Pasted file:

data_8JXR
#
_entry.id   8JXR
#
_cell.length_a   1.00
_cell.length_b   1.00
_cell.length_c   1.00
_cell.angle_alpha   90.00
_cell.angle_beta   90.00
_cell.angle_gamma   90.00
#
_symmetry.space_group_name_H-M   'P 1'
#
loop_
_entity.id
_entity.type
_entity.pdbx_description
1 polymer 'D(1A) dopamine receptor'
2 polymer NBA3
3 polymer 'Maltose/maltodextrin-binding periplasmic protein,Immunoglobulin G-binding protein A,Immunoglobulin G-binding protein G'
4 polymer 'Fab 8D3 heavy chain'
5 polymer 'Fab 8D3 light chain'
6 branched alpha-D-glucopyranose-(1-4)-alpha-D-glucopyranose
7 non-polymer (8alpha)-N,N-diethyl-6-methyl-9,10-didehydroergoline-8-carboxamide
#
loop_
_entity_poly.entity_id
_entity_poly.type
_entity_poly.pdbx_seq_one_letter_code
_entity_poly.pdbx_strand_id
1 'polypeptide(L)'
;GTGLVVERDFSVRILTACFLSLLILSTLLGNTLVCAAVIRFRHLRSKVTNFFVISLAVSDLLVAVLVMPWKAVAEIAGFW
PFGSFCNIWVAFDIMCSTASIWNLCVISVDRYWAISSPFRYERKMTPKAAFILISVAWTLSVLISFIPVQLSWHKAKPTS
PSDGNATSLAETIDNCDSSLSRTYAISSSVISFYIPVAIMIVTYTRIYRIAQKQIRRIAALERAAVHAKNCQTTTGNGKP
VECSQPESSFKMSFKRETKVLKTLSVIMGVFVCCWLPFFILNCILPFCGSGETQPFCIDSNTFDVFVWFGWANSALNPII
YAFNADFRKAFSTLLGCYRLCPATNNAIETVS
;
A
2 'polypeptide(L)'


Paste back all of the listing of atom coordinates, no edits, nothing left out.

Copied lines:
data_8JXR
#
_entry.id   8JXR
#
_cell.length_a   1.00
_cell.length_b   1.00
_cell.length_c   1.00
_cell.angle_alpha   90.00
_cell.angle_beta   90.00
_cell.angle_gamma   90.00
#
_symmetry.space_group_name_H-M   'P 1'
#
loop_
_entity.id
_entity.type
_entity.pdbx_description
1 polymer 'D(1A) dopamine receptor'
2 polymer NBA3
3 polymer 'Maltose/maltodextrin-binding periplasmic protein,Immunoglobulin G-binding protein A,Immunoglobulin G-binding protein G'
4 polymer 'Fab 8D3 heavy chain'
5 polymer 'Fab 8D3 light chain'
6 branched alpha-D-glucopyranose-(1-4)-alpha-D-glucopyranose
7 non-polymer (8alpha)-N,N-diethyl-6-methyl-9,10-didehydroergoline-8-carboxamide
#
loop_
_entity_poly.entity_id
_entity_poly.type
_entity_poly.pdbx_seq_one_letter_code
_entity_poly.pdbx_strand_id
1 'polypeptide(L)'
;GTGLVVERDFSVRILTACFLSLLILSTLLGNTLVCAAVIRFRHLRSKVTNFFVISLAVSDLLVAVLVMPWKAVAEIAGFW
PFGSFCNIWVAFDIMCSTASIWNLCVISVDRYWAISSPFRYERKMTPKAAFILISVAWTLSVLISFIPVQLSWHKAKPTS
PSDGNATSLAETIDNCDSSLSRTYAISSSVISFYIPVAIMIVTYTRIYRIAQKQIRRIAALERAAVHAKNCQTTTGNGKP
VECSQPESSFKMSFKRETKVLKTLSVIMGVFVCCWLPFFILNCILPFCGSGETQPFCIDSNTFDVFVWFGWANSALNPII
YAFNADFRKAFSTLLGCYRLCPATNNAIETVS
;
A
2 'polypeptide(L)'